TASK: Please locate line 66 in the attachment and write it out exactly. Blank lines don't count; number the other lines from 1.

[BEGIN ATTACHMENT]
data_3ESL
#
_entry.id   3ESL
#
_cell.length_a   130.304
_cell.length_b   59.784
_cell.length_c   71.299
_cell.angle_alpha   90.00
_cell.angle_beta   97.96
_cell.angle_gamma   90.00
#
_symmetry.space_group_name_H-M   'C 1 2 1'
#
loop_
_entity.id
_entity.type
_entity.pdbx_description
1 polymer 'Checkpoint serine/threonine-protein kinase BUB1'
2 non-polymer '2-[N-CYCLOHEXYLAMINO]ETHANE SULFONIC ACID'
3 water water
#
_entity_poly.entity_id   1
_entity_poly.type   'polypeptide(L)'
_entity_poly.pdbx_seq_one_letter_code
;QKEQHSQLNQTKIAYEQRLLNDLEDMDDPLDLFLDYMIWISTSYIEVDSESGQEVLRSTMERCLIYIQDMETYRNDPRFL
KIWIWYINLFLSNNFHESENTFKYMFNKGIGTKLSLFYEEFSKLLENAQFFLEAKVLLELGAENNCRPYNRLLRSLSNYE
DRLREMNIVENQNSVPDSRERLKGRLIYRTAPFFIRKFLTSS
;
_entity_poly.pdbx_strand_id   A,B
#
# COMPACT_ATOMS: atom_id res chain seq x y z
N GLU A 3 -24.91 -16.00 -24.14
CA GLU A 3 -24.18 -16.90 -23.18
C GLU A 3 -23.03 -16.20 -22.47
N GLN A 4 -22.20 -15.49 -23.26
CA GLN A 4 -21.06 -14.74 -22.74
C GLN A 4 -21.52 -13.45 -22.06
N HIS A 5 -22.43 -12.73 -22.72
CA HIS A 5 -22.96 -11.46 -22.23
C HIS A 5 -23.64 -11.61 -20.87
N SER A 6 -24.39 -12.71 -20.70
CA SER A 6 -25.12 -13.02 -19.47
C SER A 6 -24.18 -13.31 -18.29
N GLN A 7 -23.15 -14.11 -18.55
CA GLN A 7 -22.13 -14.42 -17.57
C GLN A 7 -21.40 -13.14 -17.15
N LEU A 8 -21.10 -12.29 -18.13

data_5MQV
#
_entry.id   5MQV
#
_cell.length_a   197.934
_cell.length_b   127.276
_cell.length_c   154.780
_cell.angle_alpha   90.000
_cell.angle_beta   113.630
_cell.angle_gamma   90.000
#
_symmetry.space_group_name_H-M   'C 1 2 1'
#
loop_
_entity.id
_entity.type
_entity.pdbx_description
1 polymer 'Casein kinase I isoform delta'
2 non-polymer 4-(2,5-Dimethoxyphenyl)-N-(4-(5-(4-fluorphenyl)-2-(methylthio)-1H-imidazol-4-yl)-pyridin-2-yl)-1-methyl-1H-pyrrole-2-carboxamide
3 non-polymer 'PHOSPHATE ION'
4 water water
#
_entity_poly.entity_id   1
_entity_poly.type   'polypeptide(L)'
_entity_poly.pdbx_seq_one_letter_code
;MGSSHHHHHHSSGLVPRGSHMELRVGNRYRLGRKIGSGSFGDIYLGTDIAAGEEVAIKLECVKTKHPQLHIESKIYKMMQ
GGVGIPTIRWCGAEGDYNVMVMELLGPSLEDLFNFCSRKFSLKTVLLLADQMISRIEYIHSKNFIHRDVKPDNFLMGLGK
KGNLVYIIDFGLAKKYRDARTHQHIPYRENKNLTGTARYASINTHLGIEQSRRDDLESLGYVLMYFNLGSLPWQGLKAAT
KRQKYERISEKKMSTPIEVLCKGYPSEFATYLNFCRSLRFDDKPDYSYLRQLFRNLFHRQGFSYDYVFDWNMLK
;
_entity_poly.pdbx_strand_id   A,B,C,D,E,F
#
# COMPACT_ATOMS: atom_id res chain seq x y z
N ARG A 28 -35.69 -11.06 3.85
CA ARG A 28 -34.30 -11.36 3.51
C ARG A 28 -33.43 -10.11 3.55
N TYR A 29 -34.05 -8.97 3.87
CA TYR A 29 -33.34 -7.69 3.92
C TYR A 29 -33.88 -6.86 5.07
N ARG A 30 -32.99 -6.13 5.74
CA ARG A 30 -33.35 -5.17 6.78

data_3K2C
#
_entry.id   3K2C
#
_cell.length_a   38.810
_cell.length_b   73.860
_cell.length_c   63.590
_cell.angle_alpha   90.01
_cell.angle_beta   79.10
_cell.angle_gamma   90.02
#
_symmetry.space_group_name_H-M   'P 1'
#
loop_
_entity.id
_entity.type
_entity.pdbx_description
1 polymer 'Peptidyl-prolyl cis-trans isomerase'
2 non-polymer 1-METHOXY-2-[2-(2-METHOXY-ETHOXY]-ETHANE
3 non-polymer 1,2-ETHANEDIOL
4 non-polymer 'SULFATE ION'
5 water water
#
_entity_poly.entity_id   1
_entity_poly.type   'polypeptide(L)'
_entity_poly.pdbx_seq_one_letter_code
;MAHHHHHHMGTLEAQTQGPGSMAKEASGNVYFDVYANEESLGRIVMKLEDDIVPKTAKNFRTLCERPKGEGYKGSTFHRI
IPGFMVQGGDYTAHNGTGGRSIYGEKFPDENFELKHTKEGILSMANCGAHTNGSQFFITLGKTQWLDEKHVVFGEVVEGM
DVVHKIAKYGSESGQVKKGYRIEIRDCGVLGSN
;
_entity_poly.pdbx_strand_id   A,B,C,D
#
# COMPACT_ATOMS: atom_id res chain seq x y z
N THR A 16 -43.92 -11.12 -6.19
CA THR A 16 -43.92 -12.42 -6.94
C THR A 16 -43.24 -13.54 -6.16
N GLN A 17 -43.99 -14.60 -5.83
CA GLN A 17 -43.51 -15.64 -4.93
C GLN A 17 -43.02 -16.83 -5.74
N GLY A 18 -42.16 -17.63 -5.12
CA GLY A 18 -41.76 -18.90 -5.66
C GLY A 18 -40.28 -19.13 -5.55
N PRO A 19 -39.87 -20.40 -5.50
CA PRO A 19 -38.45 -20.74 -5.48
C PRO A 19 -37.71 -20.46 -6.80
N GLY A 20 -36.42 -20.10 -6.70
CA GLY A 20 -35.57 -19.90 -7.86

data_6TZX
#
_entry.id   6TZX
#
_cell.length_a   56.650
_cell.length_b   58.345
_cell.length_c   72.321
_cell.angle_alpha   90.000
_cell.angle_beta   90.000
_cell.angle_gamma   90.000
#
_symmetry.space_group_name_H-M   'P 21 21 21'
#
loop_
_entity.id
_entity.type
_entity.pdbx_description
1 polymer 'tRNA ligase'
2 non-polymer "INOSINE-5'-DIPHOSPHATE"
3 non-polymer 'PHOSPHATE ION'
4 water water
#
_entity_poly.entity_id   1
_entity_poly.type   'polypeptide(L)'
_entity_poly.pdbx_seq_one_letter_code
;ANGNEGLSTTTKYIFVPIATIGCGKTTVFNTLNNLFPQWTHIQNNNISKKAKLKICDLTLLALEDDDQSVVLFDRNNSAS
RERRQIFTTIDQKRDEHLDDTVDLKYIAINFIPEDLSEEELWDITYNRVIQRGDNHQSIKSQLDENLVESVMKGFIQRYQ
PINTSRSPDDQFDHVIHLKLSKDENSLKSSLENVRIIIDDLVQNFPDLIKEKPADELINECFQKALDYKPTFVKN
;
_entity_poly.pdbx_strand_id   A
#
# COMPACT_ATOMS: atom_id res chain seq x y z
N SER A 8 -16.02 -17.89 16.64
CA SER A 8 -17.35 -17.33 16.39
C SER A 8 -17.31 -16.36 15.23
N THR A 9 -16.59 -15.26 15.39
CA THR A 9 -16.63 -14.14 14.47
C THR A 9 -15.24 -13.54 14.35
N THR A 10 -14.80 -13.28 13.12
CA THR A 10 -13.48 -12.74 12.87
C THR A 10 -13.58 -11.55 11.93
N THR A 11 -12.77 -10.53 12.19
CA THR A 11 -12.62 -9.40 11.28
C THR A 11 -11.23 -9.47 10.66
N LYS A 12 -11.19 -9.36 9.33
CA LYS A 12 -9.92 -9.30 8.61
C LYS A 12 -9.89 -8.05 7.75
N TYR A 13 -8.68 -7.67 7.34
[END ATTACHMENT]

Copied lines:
2 non-polymer 4-(2,5-Dimethoxyphenyl)-N-(4-(5-(4-fluorphenyl)-2-(methylthio)-1H-imidazol-4-yl)-pyridin-2-yl)-1-methyl-1H-pyrrole-2-carboxamide